There’s a lot of buzz (with stings) in the air on the topic of bookstores closing because of the ascendance of electronic books, and the inability of the publishing world to react with much other than fear to changes in their old-school model. However many teapots are broken in this tempest, I would hate to see the world with greatly fewer bookstores, because of the many hours I’ve taken pleasure in them, wandering aisles, picking up, thumbing through and sometimes buying books that I’d never have made the tangible—and telling—acquaintance of were I shopping on Amazon. For me, it’s often been the accidental blundering into a book’s arms that has been the romance for me, and I think those chances are lessened with perusal of publications in the ether.

But in thinking of that, I harkened back to my two stints as a bookstore employee, and the kinds of strange things that happen in the retail world. I was the assistant manager of a crabbed little suburban-mall bookstore in Seattle. The store was a chain, owned by a Canadian firm and managed out of Toronto. And I mean managed. We had to obtain authorization, on paper, for EVERYTHING we needed at the store, including toilet paper for the employee bathroom, the wretched inkless pens they sent us, and on. The corporation specialized in the lowest rung of the ladder in store supplies, sending us plastic “Sale” signs where the ink had dripped down in long black tears from the letters. Very classy. The company is long bankrupt, but not before much hair was torn out in trying (and failing) to get them to stock any local books or things relevant to our actual location.

A Scented Stroll(er)
I’m not sure our customers would have noticed though. One time I was stocking an aisle, and I noticed the telltale aroma of poop. “That’s poop!” I said to myself, astutely. I was baffled as to its source, but then I started tracing my way through the aisles, and saw that there were intermittent lines of fresh feces on the floor. I actually followed the trail up and down several aisles until I’d made it almost to the front counter, where I saw that a woman was rolling a stroller out of the store, a stroller carrying a child whose robust production had burst his diapers and made its way down to the wheels of the stroller, and on to our hallowed floor. I started to chase mom just to inform her of her child’s crimes, but then stopped weakly at the door, resigned to my fate. Think of how long it took to requisition supplies from Toronto!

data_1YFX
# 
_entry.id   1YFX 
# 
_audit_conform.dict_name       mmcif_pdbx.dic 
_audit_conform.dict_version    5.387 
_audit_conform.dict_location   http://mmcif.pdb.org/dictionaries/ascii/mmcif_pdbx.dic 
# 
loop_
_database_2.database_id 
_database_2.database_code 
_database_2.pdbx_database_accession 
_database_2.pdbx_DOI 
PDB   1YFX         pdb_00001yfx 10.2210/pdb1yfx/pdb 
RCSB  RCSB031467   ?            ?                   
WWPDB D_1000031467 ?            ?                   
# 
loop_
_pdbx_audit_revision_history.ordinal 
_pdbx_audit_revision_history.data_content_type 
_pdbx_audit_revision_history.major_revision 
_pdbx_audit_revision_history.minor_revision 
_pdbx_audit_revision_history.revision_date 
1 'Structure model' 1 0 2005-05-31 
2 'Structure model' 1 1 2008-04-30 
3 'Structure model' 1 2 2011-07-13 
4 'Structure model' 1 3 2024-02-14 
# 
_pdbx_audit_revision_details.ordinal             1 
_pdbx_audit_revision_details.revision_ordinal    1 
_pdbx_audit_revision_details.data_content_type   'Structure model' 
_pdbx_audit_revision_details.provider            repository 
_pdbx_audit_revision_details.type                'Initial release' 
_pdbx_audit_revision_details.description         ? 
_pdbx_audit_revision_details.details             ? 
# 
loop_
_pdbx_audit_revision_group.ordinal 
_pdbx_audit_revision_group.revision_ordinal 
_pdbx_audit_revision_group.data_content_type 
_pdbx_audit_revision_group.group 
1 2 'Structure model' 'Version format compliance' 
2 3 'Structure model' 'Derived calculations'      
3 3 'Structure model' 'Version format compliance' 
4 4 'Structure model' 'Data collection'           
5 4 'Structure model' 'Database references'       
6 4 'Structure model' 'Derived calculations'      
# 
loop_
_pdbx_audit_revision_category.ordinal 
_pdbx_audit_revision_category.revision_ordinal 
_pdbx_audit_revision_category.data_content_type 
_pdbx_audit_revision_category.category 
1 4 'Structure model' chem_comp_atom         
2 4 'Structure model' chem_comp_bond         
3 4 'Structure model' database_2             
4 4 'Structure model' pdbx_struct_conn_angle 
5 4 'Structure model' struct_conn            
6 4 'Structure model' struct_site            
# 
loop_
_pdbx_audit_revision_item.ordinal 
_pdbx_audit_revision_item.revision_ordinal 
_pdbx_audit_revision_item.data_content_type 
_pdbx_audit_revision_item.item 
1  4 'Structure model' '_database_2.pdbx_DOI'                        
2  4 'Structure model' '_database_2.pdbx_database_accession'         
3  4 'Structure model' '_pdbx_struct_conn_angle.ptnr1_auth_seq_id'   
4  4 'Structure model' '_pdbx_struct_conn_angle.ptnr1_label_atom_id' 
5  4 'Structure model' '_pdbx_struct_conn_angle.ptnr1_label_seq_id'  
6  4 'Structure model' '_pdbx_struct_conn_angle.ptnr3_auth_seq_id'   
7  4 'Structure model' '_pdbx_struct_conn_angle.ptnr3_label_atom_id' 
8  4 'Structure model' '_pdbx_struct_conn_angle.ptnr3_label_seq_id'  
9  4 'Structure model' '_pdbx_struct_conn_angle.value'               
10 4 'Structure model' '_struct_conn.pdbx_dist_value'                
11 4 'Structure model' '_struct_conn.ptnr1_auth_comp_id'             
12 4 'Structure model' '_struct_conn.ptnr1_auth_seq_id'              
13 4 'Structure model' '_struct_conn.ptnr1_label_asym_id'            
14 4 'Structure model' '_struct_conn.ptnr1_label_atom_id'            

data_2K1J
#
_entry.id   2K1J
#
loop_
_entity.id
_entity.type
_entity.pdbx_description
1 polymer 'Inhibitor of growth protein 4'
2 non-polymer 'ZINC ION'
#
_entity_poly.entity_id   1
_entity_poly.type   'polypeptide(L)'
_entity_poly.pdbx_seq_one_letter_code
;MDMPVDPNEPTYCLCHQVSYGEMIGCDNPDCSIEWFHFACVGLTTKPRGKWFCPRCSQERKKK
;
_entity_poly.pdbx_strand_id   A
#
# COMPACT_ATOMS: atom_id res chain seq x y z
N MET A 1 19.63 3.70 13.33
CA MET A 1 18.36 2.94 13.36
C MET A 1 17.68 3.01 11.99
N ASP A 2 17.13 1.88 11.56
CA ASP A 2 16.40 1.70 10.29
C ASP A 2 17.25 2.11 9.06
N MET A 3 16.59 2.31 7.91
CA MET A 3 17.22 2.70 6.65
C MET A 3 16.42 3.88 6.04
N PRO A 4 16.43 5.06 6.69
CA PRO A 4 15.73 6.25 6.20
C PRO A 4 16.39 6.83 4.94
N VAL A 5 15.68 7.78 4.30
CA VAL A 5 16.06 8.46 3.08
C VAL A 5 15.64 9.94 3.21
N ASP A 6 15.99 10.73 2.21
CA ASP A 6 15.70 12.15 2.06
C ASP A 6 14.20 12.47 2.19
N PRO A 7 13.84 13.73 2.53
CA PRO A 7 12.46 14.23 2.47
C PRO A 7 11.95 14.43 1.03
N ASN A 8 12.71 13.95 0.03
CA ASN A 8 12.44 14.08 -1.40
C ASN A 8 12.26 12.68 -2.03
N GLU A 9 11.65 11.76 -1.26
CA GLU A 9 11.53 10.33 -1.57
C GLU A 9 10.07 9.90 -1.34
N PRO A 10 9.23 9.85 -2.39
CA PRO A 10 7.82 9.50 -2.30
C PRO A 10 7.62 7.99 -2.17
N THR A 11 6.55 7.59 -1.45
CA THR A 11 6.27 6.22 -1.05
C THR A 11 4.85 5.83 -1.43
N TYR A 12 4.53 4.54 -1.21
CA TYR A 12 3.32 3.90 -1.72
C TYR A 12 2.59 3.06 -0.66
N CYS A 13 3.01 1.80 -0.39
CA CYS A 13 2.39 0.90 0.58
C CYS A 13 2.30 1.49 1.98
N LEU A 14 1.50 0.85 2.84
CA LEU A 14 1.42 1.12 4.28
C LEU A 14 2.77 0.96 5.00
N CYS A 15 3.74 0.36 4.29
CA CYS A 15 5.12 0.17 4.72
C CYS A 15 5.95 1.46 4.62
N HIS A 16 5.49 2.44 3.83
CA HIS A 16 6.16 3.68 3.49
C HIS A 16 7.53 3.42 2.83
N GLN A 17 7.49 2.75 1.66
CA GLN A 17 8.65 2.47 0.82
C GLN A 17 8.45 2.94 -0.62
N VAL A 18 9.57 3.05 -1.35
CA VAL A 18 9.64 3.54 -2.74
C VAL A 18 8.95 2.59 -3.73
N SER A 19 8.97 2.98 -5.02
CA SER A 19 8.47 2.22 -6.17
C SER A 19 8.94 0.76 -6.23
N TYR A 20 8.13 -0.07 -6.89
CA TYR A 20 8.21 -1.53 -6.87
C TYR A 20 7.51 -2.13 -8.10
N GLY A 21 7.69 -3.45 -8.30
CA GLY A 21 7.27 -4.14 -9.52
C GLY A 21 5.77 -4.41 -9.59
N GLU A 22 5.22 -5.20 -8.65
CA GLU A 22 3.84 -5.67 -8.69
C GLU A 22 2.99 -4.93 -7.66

So true that I resented mom for her unconsciousness (or her plugged nose), but I resented more a customer who loudly berated me at the counter for not being familiar with the “Delderberry series,” which she complainingly made clear was a literary summit for some kind of romance literature. I can remember with exquisite clarity her shaking her ponderous head as she sniffily left the store, bellowing about “what kind of a bookstore employee isn’t familiar with the Delderberry series?” Guilty.

Literary Showers
I was grateful to leave the stifling florescent-light hell of that mall environment, and to become the manager of a lovely bookstore/cafe in Santa Cruz a few years later. Little did I know that there a customer would regularly lock himself in our restroom, where he would take full showers, so that when you walked in later, there was about 1/2 inch of water on the floor and EVERY paper towel was used, and on the floor too. I often wondered if that was the same guy who instead of using the toilet, left the full (and I mean full) expression of his bowels a couple of feet away from the toilet. An art project? Either way, I was pleased he hadn’t entered the store in a baby stroller.

But I still love being on the other side of the bookstore counter. (Although from my stints at stores, I can tell you they aren’t merely hotbeds of intrigue—they can be actual hotbeds, when I reflect on all of the thermal mingling that used to take place among employees after the doors were locked.)

Kindles and iPads, glorious devices all—but don’t forget your local bookstore. You might be able to pick up the latest in the Delderberry series, and take a quick shower too.